Treasure in scrap

The studio Formafantasma explores in "Ore Streams" at the XXII. Triennale di Milano materiality, social influences and critical approaches. What drives the duo? We have asked them.

Anna Moldenhauer: What was the idea behind "Ore Streams"?

Studio Formafantasma: The project was developed for the new NGV Triennal initiated by the National Gallery of Victoria in Melbourne and for the broken Nature Exhibition curated by Paola Antonelli. According to estimates, our human greed for metals has grown to such an extent that by 2080 the biggest metal reserves will not be underground. Instead, they will be above the surface as ingots stored in private buildings or otherwise circulated within products such as building materials, appliances, furniture and an ever-growing market of consumer electronic products. Efforts to recycle this complex hardware remain new, uncharted and contentious. Moreover because of the complexity of recycling digital tools, a lot of these products are illegally shipped in developing countries were often recycling technologies and regulations are not in place. This is obviously a problem both for the environment and the laborer. Currently, only about 30 percent of electronics are correctly recycled – although the European Union clearly legislated on the responsibility of e-waste recycling and that is on the producers. The producers should be responsible for the collection of broken electronics. When we talk about electronic waste we also mean all those objects that simply has a electric cable or a battery. As part of "Ore Streams", we propose strategies that can be applied in the development of products to facilitate both repair and recycling. In addition, we also design a number of objects.

Design strategies: Formafantasma, "Ore Streams" - 2019

Can you give an example of the strategy for better recycling?

Studio Formafantasma: The exhibition for instance includes a animation where we make use of 3D rendering as a tool to visualise possible strategies for the repairing and recycling of electronics. The concepts displayed are conceived considering the recycling technologies now in place and the limitations of facilities across developed and developing countries. A common trend in electronics is the miniaturization of products. This has increased the already wide-spread use of glue to attach components in order to save space. Designing objects with space efficient connections will guarantee precise separation of materials. Also the use of visual recognition technologies in the sorting of waste has great potential but remains unexplored. Electric cables are very commonly covered in black rubber. Yet, due to the dark colour and opacity of the surface, they are not recognised by visual detectors. A simple design choice such as using coloured rubber or even a patterned surface, could dramatically improve the recycling of the copper used in electric cables. Too often e-waste objects are not labeled with information about their materiality. Constant development of new polymers makes it difficult to identify materials and separate them precisely. In developing countries, rudimentary and oft toxic methods are used to determine what a material is, for instance burning is used to understand the composition of a material based on how it melts and the colour of the flames. As a response we envision a scenario in which objects would be delivered to recyclers with an embedded digital material passport in the form of a QR code and universal colour coding.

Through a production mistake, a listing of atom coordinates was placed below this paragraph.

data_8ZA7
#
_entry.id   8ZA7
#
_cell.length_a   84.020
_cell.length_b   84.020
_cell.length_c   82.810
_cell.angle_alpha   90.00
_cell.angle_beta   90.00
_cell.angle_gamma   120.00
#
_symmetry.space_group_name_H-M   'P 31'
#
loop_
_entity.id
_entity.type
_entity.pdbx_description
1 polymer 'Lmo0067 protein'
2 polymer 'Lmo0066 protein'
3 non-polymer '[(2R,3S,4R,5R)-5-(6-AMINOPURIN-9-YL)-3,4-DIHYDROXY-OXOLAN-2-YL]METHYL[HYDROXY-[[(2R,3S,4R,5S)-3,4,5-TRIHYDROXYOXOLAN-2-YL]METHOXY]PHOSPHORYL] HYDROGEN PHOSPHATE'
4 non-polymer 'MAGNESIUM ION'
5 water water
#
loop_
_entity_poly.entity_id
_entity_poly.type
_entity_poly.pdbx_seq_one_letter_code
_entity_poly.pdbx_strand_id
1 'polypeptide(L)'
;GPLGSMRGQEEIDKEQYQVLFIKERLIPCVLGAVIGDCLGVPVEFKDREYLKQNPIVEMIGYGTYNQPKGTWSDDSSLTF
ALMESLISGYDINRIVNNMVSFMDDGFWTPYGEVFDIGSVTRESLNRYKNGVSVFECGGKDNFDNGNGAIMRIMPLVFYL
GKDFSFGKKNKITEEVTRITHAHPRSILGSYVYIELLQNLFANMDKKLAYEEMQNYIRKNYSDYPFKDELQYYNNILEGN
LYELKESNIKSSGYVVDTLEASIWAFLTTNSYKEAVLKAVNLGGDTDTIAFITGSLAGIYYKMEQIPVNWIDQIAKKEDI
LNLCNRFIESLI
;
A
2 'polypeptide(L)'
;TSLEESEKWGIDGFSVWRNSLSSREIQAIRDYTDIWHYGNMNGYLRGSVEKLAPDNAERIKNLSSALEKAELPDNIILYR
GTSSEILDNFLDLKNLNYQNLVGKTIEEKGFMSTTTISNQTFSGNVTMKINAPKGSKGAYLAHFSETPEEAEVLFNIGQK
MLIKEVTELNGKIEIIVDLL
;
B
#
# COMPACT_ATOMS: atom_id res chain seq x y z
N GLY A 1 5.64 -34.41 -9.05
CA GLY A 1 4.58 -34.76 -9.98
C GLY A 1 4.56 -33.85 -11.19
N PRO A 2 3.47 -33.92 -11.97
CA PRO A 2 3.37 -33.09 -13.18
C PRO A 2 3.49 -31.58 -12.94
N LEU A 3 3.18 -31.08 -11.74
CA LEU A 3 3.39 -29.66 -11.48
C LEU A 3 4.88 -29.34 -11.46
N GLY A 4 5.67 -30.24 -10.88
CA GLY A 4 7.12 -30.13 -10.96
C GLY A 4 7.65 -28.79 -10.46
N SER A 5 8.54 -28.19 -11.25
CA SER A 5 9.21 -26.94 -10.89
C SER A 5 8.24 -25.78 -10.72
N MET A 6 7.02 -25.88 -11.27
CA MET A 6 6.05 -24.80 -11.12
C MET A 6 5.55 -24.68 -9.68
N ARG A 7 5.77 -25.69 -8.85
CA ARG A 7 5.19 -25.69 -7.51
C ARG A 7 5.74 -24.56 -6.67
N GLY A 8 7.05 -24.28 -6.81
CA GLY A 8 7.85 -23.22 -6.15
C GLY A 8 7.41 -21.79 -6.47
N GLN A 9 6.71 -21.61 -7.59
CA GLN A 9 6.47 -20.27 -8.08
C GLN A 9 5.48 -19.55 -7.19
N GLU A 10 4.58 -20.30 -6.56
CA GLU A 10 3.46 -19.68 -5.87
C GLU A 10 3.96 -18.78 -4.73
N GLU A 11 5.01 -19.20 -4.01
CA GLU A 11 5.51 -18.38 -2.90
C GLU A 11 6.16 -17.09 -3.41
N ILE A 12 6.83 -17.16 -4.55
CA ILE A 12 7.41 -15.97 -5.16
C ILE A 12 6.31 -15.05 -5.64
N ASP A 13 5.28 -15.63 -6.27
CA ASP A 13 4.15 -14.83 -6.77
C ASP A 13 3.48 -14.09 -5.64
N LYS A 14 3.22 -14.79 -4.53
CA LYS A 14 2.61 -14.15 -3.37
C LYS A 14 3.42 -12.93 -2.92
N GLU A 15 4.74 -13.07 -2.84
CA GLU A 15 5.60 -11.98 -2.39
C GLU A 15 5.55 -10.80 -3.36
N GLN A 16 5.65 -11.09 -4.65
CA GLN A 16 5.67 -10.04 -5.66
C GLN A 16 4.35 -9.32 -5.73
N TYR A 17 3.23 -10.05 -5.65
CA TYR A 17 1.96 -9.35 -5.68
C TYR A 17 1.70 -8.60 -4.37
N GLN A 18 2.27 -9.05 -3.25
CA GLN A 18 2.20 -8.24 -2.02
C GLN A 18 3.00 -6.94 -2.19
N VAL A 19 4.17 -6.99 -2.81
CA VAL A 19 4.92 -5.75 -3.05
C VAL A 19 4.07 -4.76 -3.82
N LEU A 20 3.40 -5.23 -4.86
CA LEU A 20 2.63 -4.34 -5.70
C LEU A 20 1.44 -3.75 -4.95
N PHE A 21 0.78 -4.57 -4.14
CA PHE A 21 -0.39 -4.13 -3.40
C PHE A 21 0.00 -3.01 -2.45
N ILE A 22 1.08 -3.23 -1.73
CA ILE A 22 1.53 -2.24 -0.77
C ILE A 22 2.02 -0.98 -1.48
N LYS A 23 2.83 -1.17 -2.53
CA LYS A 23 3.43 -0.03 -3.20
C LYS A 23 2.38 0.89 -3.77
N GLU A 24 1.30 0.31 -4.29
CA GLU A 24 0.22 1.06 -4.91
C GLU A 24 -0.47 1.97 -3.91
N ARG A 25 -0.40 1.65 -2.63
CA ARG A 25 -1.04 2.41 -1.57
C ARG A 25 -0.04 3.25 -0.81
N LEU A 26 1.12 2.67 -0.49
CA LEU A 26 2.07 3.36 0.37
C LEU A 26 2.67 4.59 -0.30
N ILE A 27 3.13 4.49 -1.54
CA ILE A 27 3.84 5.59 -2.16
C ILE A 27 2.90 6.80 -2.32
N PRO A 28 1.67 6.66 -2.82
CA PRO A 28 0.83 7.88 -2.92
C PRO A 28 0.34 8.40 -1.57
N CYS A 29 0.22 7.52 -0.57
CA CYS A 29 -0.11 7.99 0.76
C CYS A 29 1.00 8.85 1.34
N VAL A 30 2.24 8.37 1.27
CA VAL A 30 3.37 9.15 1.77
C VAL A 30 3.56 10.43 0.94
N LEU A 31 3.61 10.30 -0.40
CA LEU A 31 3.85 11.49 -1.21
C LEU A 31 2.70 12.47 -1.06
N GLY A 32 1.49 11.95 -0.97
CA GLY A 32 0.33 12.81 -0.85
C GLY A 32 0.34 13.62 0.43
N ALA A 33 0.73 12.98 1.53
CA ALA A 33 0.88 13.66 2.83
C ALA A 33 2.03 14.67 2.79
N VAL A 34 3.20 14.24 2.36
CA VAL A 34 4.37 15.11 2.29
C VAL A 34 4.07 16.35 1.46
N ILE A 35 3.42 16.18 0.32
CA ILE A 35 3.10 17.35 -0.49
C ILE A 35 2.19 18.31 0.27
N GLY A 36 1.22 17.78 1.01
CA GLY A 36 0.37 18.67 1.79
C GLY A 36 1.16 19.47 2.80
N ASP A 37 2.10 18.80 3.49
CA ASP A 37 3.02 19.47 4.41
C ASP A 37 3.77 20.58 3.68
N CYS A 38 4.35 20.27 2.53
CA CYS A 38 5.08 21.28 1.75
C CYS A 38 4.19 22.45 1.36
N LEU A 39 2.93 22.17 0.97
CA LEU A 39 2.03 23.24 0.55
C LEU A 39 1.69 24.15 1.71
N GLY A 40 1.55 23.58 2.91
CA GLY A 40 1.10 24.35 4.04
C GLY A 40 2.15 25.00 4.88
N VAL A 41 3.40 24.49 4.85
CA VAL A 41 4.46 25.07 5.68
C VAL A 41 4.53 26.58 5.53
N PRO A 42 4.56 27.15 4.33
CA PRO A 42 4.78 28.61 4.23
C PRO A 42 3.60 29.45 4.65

What role can design play in communicating sustainable recycling processes?

Studio Formafantasma: Design can be used to communicate complex problems in a efficient way. It can help in proposing solution and in design education to train more critical and responsible designers.

Why was it important to you that the former function of the electrical waste can still be recognized as office furniture?

Studio Formafantasma: Recycled materials as aluminium and steel are impossible to know as recycled. Once metals are collected are fused back to new materials. For us including components of electronics in the objects is a way to add a narrative element.

Why is it interesting for you to make a connection to the cosmic origin of the materials in electronic scrap?

Studio Formafantasma: When we work all the informations we collected, for example the books we read, are coming together in different ways in the objects. The late veneer hypothesis is basically saying that some of the metals on the crust of planet earth have been imported by rains of meteorites. We liked to have this cosmological reference because it puts into perspective the way we approach our own planet as a stable entity that we can drain for production.

What would you like to achieve with "Ore Streams" in the long term?

Studio Formafantasma: We hope that some of the strategies we proposed in the animation will be implemented and taken up by other designers or law makers to guarantee a more efficient repair and recycling of electronics.

XXII. Triennale di Milano, Broken Nature: Design Takes on Human Survival
La Triennale di Milano Viale Alemagna, 6
20121 Milan

Through September 1, 2019
Opening times:
Tues. thru Sun.: 10:30 a.m. thru 8:30 p.m.

Visual essay: Formafantasma, "Ore Streams" - 2019